This past week, all five members of the Diverse Elders Coalition attended the American Society on Aging’s annual Aging in America Conference in San Francisco, California. Staff from our member organizations were featured on dozens of panel discussions, workshops, and at events throughout the week, including our Thursday morning Symposium, “Fighting For Our Lives: Advocacy and Diverse Elders.” This powerful session highlighted the advocacy efforts of each of the Diverse Elders Coalition members, many of which were inspired by the DEC’s groundbreaking 2016 #TellACL civic engagement campaign. From that template, our member organizations developed nuanced and successful advocacy campaigns that centered the voices of their constituencies, including:
- SEARAC’s recent comment card campaign to protect the Affordable Care Act and Medicaid Expansion because of its life-saving impact on Southeast Asian American communities
- SAGE’s #WeRefuseToBeInvisible Campaign, which forced the current administration to ask questions about older Americans’ sexual orientation and gender identity
- NICOA’s Elder Needs Assessment and Elder-led biennial conference, which solicits input from tribal members and Elders across the United States and shapes the work that NICOA and the National Congress of American Indians will focus on in the coming years
- NHCOA’s Caregiving Thoughtleaders Roundtable series that brought together Latinx family caregivers, older adults, and advocates to identify gaps and brainstorm solutions to diverse family caregiving, and
- NAPCA’s SCSEP Success Campaign, which highlighted the importance of the Senior Community Service Employment Program to Asian American and Pacific Islander American older adults, and resulted in the continued funding of the SCSEP program.
I am continually inspired and humbled by the incredible work that the Diverse Elders Coalition and its members do to improve the health and wellbeing of diverse older adults, and I’m so glad that we were able to showcase this work during the nation’s largest annual gathering on aging issues.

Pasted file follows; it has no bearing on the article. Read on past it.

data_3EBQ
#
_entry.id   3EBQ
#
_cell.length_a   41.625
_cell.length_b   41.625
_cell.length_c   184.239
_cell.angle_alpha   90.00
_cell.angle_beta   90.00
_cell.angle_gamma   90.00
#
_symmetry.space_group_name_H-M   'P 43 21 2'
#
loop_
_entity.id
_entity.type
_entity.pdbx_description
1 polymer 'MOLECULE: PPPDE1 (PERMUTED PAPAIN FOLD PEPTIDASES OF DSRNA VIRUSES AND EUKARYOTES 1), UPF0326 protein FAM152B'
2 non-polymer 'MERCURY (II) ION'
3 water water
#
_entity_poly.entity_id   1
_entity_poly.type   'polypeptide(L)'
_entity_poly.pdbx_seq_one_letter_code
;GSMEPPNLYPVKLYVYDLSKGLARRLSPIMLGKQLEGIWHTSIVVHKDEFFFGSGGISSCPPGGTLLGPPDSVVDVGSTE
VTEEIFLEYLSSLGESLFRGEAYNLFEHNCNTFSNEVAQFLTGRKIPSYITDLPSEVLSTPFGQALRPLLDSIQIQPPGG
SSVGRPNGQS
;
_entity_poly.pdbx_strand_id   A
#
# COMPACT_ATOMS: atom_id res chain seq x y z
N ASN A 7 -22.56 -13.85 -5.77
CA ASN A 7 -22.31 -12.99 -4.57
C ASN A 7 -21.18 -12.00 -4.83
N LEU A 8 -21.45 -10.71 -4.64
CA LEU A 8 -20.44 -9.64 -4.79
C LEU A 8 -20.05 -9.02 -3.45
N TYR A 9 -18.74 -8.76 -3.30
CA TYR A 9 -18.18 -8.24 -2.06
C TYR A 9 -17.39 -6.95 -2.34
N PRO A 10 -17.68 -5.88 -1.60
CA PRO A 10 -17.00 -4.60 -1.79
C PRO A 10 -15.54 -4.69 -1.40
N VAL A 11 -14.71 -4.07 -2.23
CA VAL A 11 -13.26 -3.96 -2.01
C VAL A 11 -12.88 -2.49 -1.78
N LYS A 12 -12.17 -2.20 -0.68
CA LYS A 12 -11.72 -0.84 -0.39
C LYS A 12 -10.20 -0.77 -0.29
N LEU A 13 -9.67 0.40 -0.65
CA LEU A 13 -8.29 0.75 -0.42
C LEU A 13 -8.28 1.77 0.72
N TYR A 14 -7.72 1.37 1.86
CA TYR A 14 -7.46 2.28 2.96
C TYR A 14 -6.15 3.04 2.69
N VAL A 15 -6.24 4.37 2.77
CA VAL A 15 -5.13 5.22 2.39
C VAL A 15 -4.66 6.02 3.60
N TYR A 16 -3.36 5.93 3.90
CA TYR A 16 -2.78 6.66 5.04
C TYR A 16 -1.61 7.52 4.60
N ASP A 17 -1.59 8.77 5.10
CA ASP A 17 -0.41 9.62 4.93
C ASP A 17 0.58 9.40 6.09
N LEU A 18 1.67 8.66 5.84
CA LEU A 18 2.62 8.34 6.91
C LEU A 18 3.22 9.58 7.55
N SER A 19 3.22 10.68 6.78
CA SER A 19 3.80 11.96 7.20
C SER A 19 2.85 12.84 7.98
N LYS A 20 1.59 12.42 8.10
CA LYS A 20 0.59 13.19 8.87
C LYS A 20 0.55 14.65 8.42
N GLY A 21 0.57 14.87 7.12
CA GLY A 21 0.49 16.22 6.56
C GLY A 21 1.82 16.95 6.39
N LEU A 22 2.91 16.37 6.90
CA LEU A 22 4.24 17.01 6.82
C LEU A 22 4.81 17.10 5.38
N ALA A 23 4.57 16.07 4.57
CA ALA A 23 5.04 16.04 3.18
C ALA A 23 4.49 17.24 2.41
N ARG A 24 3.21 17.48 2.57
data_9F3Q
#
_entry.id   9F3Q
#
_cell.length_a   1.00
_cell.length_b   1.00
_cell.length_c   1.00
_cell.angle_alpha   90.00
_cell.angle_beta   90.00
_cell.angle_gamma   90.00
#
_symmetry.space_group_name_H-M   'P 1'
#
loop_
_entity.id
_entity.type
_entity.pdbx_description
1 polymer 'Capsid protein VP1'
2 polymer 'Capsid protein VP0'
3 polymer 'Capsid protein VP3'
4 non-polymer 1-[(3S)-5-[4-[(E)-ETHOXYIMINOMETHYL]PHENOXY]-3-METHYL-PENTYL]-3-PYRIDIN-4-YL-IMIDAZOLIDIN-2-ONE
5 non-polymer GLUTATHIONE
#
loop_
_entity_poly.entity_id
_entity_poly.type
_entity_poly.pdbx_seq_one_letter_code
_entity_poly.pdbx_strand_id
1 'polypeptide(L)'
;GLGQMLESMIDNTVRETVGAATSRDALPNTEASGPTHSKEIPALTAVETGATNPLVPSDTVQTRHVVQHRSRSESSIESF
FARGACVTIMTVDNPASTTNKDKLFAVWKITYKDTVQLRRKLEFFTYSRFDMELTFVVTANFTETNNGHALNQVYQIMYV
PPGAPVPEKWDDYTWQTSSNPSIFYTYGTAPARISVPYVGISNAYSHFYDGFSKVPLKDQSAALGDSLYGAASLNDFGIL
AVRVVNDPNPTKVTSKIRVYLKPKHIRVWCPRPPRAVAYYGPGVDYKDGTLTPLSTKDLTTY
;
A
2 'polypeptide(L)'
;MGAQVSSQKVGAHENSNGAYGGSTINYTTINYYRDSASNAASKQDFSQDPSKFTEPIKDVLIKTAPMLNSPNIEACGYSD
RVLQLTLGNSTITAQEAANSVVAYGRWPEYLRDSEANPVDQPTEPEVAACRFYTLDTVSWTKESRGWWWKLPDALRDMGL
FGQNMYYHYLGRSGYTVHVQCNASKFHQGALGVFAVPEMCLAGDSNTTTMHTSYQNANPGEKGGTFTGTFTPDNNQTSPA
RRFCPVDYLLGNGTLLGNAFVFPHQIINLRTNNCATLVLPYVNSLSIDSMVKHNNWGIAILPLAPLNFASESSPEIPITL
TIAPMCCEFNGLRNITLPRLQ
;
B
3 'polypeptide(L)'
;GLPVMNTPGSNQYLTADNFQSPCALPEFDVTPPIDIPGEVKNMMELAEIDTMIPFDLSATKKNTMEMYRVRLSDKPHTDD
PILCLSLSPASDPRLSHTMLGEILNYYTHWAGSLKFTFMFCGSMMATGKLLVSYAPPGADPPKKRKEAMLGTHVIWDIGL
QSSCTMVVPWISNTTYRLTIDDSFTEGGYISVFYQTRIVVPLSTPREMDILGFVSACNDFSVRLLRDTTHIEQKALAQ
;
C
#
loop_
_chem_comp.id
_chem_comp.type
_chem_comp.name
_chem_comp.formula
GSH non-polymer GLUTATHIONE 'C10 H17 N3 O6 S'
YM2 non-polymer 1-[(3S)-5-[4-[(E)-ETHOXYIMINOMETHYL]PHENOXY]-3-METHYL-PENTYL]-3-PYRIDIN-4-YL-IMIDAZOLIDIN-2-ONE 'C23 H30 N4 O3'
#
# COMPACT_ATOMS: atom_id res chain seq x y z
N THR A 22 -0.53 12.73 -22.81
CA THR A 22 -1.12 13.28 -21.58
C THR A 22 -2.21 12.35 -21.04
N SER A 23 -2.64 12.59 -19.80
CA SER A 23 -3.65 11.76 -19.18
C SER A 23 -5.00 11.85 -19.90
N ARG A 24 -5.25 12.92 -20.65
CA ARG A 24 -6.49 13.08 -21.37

Some other highlights of the conference include:
During a panel on data and diverse elders, representatives from NAPCA, NICOA, SAGE, and our partners at the National Caucus and Center on Black Aging (NCBA) shared the value of disaggregation for race and ethnicity data as well as the necessity of comprehensive data collection on sexual orientation and gender identity.
- The Aging in America Conference’s annual Diversity Summit featured several Diverse Elders Coalition staff members and leaders, including Dr. Yanira Cruz of NHCOA, Sadiya Abjani of SAGE, Quyen Dinh of SEARAC, and our former National Managing Coordinator, Robert Espinoza, now at PHI. Their presentations underscored the need for focus on diverse populations and targeted programming that meets their unique needs, as well as continued collaboration across all sectors to improve the lives of diverse older adults and family caregivers.
- Two Diverse Elders Coalition members were named Next Avenue Influencers in Aging for 2017: Dr. Yanira Cruz of NHCOA and Dr. Wes Lum of NAPCA. During a presentation featuring four of these Influencers in Aging, Dr. Cruz discussed the value of working in coalition and innovating to meet the growing diversity of our society.
- The American Society on Aging named its new Board Chair, Karyne Jones of the National Caucus and Center on Black Aging, and its Chair-Elect, Michael Adams of SAGE. These appointments illustrated ASA’s strong commitment to diverse elders and diverse leadership, and we are so proud to be working with Karyne, Michael and everyone at ASA to continute to elevate the issues facing our communities.
Next year’s Aging in America Conference will take place April 15-18, 2019 at the Hyatt Regency New Orleans in New Orleans, Louisiana. We look forward to continued advocacy for and powerful representation of diverse communities at this and other aging-focused events across the globe. Thanks to everyone who attended one of our sessions this week, and we’ll see you in New Orleans!
The opinions expressed in this article are those of the author and do not necessarily reflect those of the Diverse Elders Coalition.